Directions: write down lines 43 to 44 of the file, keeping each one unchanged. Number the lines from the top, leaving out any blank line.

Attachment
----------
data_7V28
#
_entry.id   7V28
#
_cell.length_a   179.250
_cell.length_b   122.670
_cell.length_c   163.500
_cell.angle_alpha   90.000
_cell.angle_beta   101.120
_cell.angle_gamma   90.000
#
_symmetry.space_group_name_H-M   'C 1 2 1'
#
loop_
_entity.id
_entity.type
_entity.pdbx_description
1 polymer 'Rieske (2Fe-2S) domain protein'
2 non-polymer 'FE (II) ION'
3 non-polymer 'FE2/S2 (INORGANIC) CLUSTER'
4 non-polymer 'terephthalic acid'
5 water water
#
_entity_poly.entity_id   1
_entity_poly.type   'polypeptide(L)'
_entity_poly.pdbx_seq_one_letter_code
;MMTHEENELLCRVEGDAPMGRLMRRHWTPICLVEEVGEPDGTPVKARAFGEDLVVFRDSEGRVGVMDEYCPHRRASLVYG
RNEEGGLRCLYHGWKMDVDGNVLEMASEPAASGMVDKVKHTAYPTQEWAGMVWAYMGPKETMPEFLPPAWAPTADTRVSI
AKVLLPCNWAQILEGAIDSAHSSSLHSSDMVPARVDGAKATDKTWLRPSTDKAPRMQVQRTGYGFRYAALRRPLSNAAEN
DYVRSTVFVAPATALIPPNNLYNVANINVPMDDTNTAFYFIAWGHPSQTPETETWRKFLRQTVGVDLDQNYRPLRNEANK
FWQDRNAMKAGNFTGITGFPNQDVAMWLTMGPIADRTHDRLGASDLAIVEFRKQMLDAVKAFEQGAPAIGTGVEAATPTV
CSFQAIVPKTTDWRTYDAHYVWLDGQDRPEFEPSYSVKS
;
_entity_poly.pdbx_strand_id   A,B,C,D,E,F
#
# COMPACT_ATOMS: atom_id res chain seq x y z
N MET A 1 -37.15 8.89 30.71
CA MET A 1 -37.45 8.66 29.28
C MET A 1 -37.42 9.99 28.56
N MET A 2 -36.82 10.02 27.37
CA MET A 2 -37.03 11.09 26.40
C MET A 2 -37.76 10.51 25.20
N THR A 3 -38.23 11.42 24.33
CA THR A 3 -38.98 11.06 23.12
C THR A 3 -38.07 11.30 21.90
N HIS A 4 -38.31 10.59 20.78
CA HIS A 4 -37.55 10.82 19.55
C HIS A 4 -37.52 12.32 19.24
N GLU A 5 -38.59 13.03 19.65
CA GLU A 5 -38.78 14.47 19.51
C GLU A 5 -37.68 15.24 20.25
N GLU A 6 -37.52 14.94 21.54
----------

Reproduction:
N THR A 3 -38.23 11.42 24.33
CA THR A 3 -38.98 11.06 23.12